Bad Movie Wednesday

One of a continuing series

Saw it before. Must have had the VHS at one time. Catching it now on Amazon Prime Video. It’s Sliver, staring that very hot (then) Sharon Stone. This came out in 1993, about the time Stone was still sizzling from Basic Instinct, to be reviewed later. It’s from Paramount Pictures. Details are from Wikipedia.

It’s based on the book of the same name by Ira Levin, and I’m guessing the title comes from the apartment building that’s central to the plot. It’s a sliver of concrete, steel, and glass that shoots up in a tony neighborhood in Manhattan. It’s a thriller, with emphasis on eroticism and suspense. Lots of people die.

Opening scenes show a striking blond woman, Naomi Singer played by Allison Mackie, entering the building and taking the elevator to her apartment on the 20th floor. Closed circuit television (CCTV) follows her every move. She goes immediately to her balcony, overlooking the city, and takes in the view. Another person, not identified, enters her apartment using a key. He comes up behind her and caresses her. She responds at first. Then she is suddenly and violently thrown over the railing to her death. Thus begins the drama.

The next tenant of number 20B is Carly Norris (Stone), book editor for a New York publisher. She bears a resemblance to the late Ms. Singer.

Carly is newly divorced, having shucked off a seven-year, miserable marriage. She soon meets a number of other residents of the building, some of whom are about to die. One is Gus Hale (Keene Curtis), who first notices Carly’s strong resemblance to the former tenant. He aims to tell her some things he knows before he goes off to Japan for an extended stay. Later we observe his body in the shower, as seen on CCTV. Coverage throughout the building seems to be unlimited.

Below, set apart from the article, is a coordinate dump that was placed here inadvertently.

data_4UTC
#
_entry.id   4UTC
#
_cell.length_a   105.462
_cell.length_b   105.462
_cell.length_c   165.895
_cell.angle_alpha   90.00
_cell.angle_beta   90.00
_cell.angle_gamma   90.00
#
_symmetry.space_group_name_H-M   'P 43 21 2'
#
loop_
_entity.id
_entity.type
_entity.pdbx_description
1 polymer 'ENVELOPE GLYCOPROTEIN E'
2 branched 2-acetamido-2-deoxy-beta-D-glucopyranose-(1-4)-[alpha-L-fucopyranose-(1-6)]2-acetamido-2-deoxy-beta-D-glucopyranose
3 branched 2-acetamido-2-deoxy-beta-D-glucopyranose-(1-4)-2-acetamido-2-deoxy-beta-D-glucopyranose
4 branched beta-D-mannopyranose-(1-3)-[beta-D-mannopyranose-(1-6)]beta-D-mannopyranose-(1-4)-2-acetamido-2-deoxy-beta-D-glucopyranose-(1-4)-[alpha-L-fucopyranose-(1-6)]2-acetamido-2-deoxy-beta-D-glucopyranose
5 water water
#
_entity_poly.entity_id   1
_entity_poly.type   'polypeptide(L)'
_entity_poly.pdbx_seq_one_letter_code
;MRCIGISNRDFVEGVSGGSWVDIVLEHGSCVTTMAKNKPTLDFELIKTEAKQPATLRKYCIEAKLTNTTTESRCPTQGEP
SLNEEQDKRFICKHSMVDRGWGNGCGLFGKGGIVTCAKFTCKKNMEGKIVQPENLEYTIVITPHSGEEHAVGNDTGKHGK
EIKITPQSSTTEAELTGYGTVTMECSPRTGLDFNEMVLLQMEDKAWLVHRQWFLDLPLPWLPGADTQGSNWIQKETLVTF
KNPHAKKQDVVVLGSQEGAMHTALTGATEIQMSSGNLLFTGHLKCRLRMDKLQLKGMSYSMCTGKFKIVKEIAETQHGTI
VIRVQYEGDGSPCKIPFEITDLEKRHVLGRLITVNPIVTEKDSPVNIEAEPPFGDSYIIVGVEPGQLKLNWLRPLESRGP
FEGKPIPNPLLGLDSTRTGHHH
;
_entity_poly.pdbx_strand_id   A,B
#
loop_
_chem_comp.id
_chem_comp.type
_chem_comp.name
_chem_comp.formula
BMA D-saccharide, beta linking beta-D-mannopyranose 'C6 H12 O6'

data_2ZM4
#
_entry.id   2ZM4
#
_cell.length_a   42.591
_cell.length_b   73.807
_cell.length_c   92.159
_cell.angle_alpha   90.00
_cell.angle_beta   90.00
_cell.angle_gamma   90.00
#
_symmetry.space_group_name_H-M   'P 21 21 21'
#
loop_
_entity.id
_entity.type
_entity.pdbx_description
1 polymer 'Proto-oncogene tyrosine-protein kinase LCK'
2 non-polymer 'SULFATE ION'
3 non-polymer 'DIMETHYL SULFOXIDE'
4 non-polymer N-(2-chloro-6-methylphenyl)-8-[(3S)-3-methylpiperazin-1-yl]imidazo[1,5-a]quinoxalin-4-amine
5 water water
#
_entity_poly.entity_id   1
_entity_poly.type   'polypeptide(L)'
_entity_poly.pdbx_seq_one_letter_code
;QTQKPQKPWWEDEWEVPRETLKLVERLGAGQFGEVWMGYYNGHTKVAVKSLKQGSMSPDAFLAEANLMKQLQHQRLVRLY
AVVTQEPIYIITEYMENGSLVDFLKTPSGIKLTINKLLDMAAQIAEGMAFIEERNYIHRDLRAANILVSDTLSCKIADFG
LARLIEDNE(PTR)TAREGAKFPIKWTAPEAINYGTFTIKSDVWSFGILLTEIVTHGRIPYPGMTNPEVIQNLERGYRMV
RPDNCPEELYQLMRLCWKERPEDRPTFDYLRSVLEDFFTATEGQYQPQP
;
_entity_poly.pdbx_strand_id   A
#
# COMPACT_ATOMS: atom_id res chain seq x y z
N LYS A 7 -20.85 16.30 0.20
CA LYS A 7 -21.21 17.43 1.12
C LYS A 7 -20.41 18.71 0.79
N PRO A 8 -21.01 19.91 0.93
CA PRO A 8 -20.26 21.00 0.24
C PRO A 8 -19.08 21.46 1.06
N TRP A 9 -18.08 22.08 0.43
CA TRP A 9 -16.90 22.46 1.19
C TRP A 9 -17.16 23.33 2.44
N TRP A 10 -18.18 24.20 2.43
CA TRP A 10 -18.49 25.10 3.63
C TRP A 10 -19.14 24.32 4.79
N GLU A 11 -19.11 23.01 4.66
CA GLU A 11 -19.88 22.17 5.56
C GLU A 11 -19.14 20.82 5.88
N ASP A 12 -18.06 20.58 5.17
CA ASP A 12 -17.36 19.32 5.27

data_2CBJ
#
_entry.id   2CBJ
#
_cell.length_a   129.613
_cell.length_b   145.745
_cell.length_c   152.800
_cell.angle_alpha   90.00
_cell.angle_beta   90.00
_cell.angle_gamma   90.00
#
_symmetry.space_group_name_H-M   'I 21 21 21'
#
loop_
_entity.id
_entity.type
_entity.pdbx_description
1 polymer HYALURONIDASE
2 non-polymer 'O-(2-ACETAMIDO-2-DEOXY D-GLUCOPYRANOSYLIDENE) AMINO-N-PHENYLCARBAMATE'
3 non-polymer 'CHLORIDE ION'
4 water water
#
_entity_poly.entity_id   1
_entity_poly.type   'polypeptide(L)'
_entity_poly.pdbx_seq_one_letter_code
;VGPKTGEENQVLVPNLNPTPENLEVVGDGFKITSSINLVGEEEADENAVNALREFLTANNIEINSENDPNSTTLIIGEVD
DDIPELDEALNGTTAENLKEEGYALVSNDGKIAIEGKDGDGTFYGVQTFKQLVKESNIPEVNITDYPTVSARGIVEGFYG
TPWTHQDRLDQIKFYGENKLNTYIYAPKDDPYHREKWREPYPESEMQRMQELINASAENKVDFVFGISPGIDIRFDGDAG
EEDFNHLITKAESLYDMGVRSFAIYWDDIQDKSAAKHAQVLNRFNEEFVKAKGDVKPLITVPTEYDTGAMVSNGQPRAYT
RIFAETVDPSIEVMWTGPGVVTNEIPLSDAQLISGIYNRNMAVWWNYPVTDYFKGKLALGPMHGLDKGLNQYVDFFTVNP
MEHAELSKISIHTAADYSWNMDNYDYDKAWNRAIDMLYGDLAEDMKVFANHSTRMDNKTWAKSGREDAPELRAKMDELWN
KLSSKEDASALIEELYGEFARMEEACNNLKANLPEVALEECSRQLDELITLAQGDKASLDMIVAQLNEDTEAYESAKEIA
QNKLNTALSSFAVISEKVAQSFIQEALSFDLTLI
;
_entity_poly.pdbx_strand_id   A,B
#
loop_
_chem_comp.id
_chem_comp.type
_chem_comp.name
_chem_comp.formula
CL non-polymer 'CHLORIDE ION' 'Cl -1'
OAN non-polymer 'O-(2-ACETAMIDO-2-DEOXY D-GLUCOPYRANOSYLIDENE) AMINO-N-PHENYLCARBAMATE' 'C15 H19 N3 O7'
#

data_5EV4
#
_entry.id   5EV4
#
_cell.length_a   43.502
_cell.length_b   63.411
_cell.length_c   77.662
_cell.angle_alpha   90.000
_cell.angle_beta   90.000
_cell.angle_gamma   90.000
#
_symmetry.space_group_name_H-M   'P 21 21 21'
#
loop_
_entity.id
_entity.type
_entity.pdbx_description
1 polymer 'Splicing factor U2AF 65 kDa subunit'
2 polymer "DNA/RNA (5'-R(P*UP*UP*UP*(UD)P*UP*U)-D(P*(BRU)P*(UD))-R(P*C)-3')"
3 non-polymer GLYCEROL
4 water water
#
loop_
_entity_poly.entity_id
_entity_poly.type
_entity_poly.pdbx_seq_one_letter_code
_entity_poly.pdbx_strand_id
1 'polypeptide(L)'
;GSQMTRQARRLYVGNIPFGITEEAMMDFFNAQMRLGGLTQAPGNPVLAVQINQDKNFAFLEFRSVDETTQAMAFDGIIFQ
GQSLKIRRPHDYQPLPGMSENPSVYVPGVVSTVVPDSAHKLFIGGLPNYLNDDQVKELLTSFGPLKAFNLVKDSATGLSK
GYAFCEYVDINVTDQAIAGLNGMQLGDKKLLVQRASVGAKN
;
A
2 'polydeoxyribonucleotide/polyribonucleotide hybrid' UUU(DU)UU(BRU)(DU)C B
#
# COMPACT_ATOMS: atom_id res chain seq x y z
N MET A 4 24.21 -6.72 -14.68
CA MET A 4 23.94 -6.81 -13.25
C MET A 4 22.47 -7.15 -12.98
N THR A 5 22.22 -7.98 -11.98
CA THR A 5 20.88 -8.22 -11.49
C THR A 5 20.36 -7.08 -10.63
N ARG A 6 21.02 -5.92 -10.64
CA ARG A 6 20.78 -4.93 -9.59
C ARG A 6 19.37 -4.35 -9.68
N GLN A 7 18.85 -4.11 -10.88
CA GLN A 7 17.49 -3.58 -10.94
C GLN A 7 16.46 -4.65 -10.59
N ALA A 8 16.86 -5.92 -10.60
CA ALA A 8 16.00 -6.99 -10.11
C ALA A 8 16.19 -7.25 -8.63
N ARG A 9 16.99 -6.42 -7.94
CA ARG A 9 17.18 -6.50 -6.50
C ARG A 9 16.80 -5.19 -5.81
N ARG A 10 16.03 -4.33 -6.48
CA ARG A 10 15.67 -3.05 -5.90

Unlimited includes Carly’s bathroom. Somebody watches her bathe erotically.

Nothing and nobody are missed. CCTV seems to cover every inch of the sliver building.

One of the downsides of Carly’s promising career is a morass of pressure exerted on her by people in power. She advertises herself as fiercely independent, a person who likes to be in control. Her boss, Alex Parsons (Martin Landau) wants her to review a book by Jack Landsford (Tom Berenger). She does not like Jack’s books, and she does not want to review his book. Alex wants Carly to work with Jack. Jack lives in the sliver building. He has already noticed Carly moving into the building. He is brash and pushy, just the kind of person Carly does not like.